Two Victoria companies receive funding for ocean projects

Two Victoria companies receive funding for ocean projects
Ocean Open Robotics/submitted
Open Ocean Robotics has received money for its uncrewed vehicles that can capture information and send it back to researchers instantly.

The provincial government has given funding to two Victoria companies to support creating jobs ocean-based jobs.

Open Ocean Robotics and South Island Prosperity Partnership’s Centre for Ocean Applied Sustainable Technologies (COAST) are the two companies receiving money.

“B.C. innovators are building connections, developing technology and fuelling research that will help transition B.C. to a low-carbon economy, including in the ocean-based sector,” said Josie Osborne, minister of energy, mines and low-carbon innovation.

“Support for these leading-edge, pre-commercial projects ensures that British Columbians can continue to benefit from the growth and diversification of our first-class clean-technology sector.”

Open Ocean Robotics is receiving $1.75 million to develop uncrewed surface vehicles that are solar-powered and have sensors, cameras, and communication devices that can capture information and relay it back to researchers instantly.

“Our oceans are inherently extremely difficult to monitor when you think about the challenges of putting a crewed ship out on the water,” Julie Angus, the CEO of Open Ocean Robotics said. “So these autonomous boats can go out there for a fraction of the cost without putting any people at risk, and they’re completely zero emission.”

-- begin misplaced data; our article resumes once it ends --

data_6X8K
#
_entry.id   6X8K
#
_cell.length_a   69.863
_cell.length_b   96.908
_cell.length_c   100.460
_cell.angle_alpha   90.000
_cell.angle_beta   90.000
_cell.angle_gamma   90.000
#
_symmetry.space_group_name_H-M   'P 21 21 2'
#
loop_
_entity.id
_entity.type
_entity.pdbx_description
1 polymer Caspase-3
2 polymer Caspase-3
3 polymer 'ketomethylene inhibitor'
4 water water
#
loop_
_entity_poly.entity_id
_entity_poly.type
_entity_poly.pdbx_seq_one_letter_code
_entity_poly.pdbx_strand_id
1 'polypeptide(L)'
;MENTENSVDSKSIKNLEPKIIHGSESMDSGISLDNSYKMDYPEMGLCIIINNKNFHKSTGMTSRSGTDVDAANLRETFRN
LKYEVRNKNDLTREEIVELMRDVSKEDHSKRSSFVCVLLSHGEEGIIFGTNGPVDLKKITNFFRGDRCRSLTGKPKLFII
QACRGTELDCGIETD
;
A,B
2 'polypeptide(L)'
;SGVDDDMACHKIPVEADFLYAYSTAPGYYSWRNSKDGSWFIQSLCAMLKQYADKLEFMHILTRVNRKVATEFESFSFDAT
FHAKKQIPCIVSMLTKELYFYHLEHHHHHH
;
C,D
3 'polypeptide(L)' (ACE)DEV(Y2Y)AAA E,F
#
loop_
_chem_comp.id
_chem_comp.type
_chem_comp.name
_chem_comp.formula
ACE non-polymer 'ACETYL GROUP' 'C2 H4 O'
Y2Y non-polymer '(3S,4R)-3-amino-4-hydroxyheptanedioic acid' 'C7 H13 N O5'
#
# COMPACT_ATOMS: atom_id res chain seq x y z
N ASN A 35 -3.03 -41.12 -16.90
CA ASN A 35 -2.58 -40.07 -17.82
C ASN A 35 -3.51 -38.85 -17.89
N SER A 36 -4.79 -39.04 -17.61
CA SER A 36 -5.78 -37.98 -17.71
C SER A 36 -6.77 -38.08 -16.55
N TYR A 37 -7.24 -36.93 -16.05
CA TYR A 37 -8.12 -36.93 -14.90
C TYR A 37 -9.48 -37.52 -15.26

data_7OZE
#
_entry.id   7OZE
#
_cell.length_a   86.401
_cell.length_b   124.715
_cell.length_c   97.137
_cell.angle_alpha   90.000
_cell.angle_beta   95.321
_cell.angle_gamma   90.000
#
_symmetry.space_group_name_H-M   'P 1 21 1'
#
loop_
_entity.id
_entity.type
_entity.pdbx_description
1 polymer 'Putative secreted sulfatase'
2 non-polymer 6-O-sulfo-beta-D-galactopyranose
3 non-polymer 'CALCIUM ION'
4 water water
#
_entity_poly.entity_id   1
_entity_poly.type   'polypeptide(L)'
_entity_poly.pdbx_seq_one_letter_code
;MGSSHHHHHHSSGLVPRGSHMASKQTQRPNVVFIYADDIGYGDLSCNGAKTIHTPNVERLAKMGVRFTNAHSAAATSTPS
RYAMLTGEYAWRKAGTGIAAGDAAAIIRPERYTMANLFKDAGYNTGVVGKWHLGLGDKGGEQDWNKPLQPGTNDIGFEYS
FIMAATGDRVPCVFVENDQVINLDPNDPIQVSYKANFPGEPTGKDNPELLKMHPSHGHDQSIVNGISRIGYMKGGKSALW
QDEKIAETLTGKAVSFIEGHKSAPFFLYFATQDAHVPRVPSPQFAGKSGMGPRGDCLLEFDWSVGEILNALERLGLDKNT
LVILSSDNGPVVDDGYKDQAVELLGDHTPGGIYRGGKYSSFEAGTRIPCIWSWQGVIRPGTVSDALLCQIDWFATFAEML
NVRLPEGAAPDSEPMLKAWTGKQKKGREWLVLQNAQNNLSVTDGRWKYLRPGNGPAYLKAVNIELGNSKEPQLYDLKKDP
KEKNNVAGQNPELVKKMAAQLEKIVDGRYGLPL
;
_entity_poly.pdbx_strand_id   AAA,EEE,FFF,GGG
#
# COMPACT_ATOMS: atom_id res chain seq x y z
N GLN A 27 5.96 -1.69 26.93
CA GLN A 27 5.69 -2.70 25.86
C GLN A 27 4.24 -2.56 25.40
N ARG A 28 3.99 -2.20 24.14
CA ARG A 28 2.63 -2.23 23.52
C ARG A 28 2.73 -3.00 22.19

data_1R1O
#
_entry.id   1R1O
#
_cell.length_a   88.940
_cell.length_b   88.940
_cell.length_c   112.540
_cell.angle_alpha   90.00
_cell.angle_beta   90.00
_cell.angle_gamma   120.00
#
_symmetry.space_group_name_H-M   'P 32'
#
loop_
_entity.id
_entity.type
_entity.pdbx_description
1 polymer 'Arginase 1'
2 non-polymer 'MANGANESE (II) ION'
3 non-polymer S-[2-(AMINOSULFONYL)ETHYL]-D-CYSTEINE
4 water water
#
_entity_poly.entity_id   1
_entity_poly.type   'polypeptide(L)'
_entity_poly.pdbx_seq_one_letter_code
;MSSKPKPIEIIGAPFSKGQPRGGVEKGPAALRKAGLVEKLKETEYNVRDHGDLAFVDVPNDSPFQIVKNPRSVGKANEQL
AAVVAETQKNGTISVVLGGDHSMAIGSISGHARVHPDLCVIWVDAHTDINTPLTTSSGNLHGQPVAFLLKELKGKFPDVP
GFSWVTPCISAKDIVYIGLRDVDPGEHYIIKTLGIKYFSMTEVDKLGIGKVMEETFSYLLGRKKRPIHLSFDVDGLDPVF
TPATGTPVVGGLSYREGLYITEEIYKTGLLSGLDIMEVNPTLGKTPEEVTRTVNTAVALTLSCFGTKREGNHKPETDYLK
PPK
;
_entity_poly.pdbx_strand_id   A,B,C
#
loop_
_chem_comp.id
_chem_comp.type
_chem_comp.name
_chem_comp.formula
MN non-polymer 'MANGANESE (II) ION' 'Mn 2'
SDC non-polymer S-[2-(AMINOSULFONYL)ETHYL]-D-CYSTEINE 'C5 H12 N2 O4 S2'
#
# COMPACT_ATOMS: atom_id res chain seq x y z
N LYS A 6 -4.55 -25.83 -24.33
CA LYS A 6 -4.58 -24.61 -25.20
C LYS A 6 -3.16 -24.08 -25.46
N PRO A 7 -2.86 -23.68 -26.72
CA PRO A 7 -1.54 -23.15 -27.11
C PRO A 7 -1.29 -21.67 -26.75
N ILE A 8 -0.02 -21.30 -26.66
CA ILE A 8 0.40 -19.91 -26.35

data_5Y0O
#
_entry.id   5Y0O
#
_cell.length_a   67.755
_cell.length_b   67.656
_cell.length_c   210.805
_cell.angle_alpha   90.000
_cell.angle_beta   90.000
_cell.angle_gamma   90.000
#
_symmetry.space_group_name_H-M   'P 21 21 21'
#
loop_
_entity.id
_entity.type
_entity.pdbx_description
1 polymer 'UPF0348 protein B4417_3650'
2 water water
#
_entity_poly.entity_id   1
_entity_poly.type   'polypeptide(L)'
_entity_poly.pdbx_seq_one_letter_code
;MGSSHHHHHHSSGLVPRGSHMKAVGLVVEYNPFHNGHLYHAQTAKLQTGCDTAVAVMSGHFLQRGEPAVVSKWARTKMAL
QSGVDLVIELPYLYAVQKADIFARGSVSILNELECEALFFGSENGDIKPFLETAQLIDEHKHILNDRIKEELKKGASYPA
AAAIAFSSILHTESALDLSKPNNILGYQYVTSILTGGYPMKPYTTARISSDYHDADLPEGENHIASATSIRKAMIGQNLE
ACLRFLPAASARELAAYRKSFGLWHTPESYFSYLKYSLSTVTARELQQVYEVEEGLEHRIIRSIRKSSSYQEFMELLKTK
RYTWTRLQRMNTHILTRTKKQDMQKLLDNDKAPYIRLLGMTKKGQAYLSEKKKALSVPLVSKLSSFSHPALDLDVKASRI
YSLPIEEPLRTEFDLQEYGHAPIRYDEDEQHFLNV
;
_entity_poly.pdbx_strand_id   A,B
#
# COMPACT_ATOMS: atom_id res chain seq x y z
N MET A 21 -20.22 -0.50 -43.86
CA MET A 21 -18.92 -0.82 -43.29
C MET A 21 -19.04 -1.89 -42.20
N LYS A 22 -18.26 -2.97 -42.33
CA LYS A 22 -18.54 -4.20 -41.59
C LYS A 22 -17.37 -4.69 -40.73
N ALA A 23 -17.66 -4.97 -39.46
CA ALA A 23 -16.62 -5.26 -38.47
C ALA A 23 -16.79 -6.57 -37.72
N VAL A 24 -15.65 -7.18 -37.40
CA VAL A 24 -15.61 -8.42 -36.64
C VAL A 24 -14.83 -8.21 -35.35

RELATED: Road to Recovery: How solar-powered robot boats fit into the ocean economy

Angus says one of the benefits is these boats can go out for months at a time and can communicate with researchers no matter where they are in the ocean by satellite, radio, or cellular and they are remote-controlled from Victoria.

COAST is receiving $2 million to work with other companies, researchers, or startups to connect them and help find new opportunities in ocean-related fields and to make ocean sectors more sustainable.

“The oceans are at the front lines of climate change, we’re seeing there’s so much pollution that’s occurring from maritime shipping,” Emilie de Rosenroll, the inaugural chief executive officer of COAST said.

“There’s some very aggressive targets to reduce that, the GHG reduction, so oceans are really at the forefront of a lot of different places where climate change is really, really something that’s very visible.”

These two projects are part of the seven total that the government is funding through its Innovative Clean Energy program, which aims to advance B.C.’s clean energy sector.

Laura BroughamLaura Brougham

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